Tuesday, August 2, 2011


There are, quite obviously, a lot of questions concerning the Caribbean Airline (CAL) crash in Guyana in the early hours of Saturday morning that can't and won't be answered until the investigation by the American National Transport and safety Board (NTSB) is concluded. One thing is certain, the Americans will not allow any cover up and we will all sooner or later learn the truth. I suppose that we ought to be grateful for small mercies!

However, one of the questions that can and should be answered right away is how come CAL says that it has "a proud 70 year track record" of being accident free? Let's start from the beginning: First of all, the International Civil Aviation Organisation (ICAO) defines an aviation accident like this:

"An aviation accident is defined in the Convention on International Civil
Aviation Annex 13 as an occurrence associated with the operation of an
aircraft which takes place between the time any person boards the aircraft
with an intention of flight and all such persons have disembarked, in which a
person is fatally or seriously injured, the aircraft sustains damage or
structural failure or the aircraft is missing or is completely inaccesible."

So, it is quite clear that according to the best definition from the highest aviation authority in the world that the CAL aircraft suffered an accident ... and a serious one at that ... on Saturday 30th July, 2011 in Guyana. Also, it is also clear that BWIA never had an accident in its proud history. So, I can hear you say, what's the problem?

The problem is that CAL is not a 70 year old airline with a 70 year old track record! It is only four years old and as fledgling airline has had what you might call a "fledgling" accident. You can test this assertion fairly easily. If CAL is simply BWIA re-branded and is "a rose by any other name" then CAL would be liable for all of BWIA's debts and prior responsibilities. But CAL is not liable for BWIA's debts and obligations. Ask the former employees of BWIA, many of whom feel that they were unfairly shafted when the last Government shut down BWIA and threw many of them out on the street. These former employees were told that they could sue the defunct BWIA if they wanted, but that nothing from nothing was nothing and CAL was a brand new airline!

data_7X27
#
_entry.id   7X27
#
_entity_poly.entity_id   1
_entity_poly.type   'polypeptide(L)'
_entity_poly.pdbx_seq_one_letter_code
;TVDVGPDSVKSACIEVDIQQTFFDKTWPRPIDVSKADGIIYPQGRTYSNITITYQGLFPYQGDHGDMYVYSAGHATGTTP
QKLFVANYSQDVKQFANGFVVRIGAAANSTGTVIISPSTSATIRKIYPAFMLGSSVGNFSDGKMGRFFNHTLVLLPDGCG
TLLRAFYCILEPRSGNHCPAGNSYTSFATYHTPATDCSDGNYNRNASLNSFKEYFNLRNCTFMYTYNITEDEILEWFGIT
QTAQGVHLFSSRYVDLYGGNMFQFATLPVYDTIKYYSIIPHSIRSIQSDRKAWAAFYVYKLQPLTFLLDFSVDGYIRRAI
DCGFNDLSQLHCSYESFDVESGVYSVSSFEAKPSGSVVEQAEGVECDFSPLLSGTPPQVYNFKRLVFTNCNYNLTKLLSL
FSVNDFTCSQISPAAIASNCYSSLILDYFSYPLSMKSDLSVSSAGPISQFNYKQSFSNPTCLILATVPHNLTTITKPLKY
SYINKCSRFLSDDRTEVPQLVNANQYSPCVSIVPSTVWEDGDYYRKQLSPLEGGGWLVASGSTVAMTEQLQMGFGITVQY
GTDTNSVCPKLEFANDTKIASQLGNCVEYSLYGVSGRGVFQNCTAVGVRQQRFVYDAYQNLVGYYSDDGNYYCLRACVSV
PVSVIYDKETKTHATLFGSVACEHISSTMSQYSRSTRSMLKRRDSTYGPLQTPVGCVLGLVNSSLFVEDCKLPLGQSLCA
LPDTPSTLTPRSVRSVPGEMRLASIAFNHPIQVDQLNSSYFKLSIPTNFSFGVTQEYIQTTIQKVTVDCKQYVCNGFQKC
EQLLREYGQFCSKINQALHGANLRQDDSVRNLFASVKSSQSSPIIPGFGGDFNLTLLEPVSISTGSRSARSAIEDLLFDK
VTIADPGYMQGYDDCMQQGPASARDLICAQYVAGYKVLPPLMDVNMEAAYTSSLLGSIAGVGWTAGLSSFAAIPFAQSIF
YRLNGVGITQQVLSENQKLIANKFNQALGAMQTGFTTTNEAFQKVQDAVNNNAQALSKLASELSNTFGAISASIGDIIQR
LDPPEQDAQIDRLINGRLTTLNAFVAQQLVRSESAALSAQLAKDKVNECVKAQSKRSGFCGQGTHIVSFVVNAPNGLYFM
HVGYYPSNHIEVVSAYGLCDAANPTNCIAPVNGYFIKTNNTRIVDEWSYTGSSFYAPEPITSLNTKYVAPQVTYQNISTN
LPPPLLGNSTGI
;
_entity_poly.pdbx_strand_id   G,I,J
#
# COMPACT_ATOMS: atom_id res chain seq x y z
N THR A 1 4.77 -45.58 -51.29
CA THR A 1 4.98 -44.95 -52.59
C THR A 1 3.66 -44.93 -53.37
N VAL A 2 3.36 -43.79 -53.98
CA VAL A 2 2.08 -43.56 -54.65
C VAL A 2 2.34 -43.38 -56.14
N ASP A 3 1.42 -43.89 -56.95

In other words, the Government took what it wanted from the old BWIA and created a new entity that was CAL. Heck! They even sold the BWIA landing slots in London! (And that's yet another scandal waiting to explode!)

Now, it may be that CAL's safety procedures are similar to, or even identical to the defunct BWIA. It may also be that CAL has taken a lot of good things from BWIA, including but not limited to some of its old employees (like pilots and engineers). But it is not BWIA re-branded. It is a brand new airline. It does have various different procedures and ways of doing business which may or may not be better than BWIA's. But it is disingenuous to say the least that it has a "proud 70 year old track record". It doesn't. It is not BWIA and those who are trying to piggyback CAL's safety record onto that of BWIA's are not doing that now defunct airline any service, nor are they being fair to the former employees of BWIA or the travelling public. Frankly, they are being dishonest! CAL's track record is only four years old! No more and no less!

And you know what? The people who have to make decisions concerning insurance and viability are not going to be fooled by the persons who are spouting this '70 year' nonsense. But then, I suppose those people, because they have no respect for us and believe that lieing to us has no consequences whatsoever, know that they can get away with nonsense like this. And you know what? Maybe they are right! That's what makes this all the more galling!


  1. And what about all the BWIA shareholders, many of who proudly invested their few hard-earned dollars because they worked with the ariline many years and/or out of patriotic pride, only to get a glorified financial version of a kick in the pants at the end of the day?

  2. First class Blog, Robin. Keep up the good work.

  3. we need more of this to expose the rout cause of this accident

  4. I just wish this could get into the mainstream press. Thanks for expressing it so well, Robin.

  5. the accident has ended -- now lets go dack and find where it started -- this may be a few years in the making.